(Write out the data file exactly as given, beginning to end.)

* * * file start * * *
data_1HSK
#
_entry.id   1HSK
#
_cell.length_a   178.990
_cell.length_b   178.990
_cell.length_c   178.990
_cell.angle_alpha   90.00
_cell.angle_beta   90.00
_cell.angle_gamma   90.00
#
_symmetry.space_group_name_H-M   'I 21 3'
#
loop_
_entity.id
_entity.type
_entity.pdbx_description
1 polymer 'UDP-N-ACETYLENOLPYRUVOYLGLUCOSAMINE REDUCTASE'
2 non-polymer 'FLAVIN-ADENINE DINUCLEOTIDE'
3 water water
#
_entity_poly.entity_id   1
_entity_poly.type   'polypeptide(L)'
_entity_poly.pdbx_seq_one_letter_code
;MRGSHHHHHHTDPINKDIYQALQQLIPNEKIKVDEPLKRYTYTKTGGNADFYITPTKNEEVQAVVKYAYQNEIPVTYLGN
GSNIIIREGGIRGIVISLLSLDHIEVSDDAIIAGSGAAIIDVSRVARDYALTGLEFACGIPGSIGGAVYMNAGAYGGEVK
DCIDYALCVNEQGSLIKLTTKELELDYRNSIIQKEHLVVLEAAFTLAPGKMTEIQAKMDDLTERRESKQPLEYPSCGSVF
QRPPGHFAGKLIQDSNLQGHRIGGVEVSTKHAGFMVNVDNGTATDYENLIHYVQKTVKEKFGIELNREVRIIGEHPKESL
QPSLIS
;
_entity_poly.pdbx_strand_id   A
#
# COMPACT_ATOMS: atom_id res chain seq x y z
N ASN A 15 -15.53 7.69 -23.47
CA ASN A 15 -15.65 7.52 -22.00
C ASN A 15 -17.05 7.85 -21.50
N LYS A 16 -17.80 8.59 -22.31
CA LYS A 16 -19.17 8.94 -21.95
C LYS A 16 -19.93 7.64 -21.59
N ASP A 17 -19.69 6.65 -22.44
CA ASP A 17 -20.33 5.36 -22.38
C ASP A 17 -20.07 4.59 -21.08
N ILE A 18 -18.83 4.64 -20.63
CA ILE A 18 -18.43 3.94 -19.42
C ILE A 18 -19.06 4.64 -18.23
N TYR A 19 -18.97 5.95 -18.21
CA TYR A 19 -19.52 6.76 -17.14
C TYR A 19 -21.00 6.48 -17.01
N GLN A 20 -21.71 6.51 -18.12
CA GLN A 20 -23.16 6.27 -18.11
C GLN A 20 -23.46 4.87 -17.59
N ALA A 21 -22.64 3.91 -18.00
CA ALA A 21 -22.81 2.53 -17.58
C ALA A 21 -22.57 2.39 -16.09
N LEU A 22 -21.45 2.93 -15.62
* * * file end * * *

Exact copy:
data_1HSK
#
_entry.id   1HSK
#
_cell.length_a   178.990
_cell.length_b   178.990
_cell.length_c   178.990
_cell.angle_alpha   90.00
_cell.angle_beta   90.00
_cell.angle_gamma   90.00
#
_symmetry.space_group_name_H-M   'I 21 3'
#
loop_
_entity.id
_entity.type
_entity.pdbx_description
1 polymer 'UDP-N-ACETYLENOLPYRUVOYLGLUCOSAMINE REDUCTASE'
2 non-polymer 'FLAVIN-ADENINE DINUCLEOTIDE'
3 water water
#
_entity_poly.entity_id   1
_entity_poly.type   'polypeptide(L)'
_entity_poly.pdbx_seq_one_letter_code
;MRGSHHHHHHTDPINKDIYQALQQLIPNEKIKVDEPLKRYTYTKTGGNADFYITPTKNEEVQAVVKYAYQNEIPVTYLGN
GSNIIIREGGIRGIVISLLSLDHIEVSDDAIIAGSGAAIIDVSRVARDYALTGLEFACGIPGSIGGAVYMNAGAYGGEVK
DCIDYALCVNEQGSLIKLTTKELELDYRNSIIQKEHLVVLEAAFTLAPGKMTEIQAKMDDLTERRESKQPLEYPSCGSVF
QRPPGHFAGKLIQDSNLQGHRIGGVEVSTKHAGFMVNVDNGTATDYENLIHYVQKTVKEKFGIELNREVRIIGEHPKESL
QPSLIS
;
_entity_poly.pdbx_strand_id   A
#
# COMPACT_ATOMS: atom_id res chain seq x y z
N ASN A 15 -15.53 7.69 -23.47
CA ASN A 15 -15.65 7.52 -22.00
C ASN A 15 -17.05 7.85 -21.50
N LYS A 16 -17.80 8.59 -22.31
CA LYS A 16 -19.17 8.94 -21.95
C LYS A 16 -19.93 7.64 -21.59
N ASP A 17 -19.69 6.65 -22.44
CA ASP A 17 -20.33 5.36 -22.38
C ASP A 17 -20.07 4.59 -21.08
N ILE A 18 -18.83 4.64 -20.63
CA ILE A 18 -18.43 3.94 -19.42
C ILE A 18 -19.06 4.64 -18.23
N TYR A 19 -18.97 5.95 -18.21
CA TYR A 19 -19.52 6.76 -17.14
C TYR A 19 -21.00 6.48 -17.01
N GLN A 20 -21.71 6.51 -18.12
CA GLN A 20 -23.16 6.27 -18.11
C GLN A 20 -23.46 4.87 -17.59
N ALA A 21 -22.64 3.91 -18.00
CA ALA A 21 -22.81 2.53 -17.58
C ALA A 21 -22.57 2.39 -16.09
N LEU A 22 -21.45 2.93 -15.62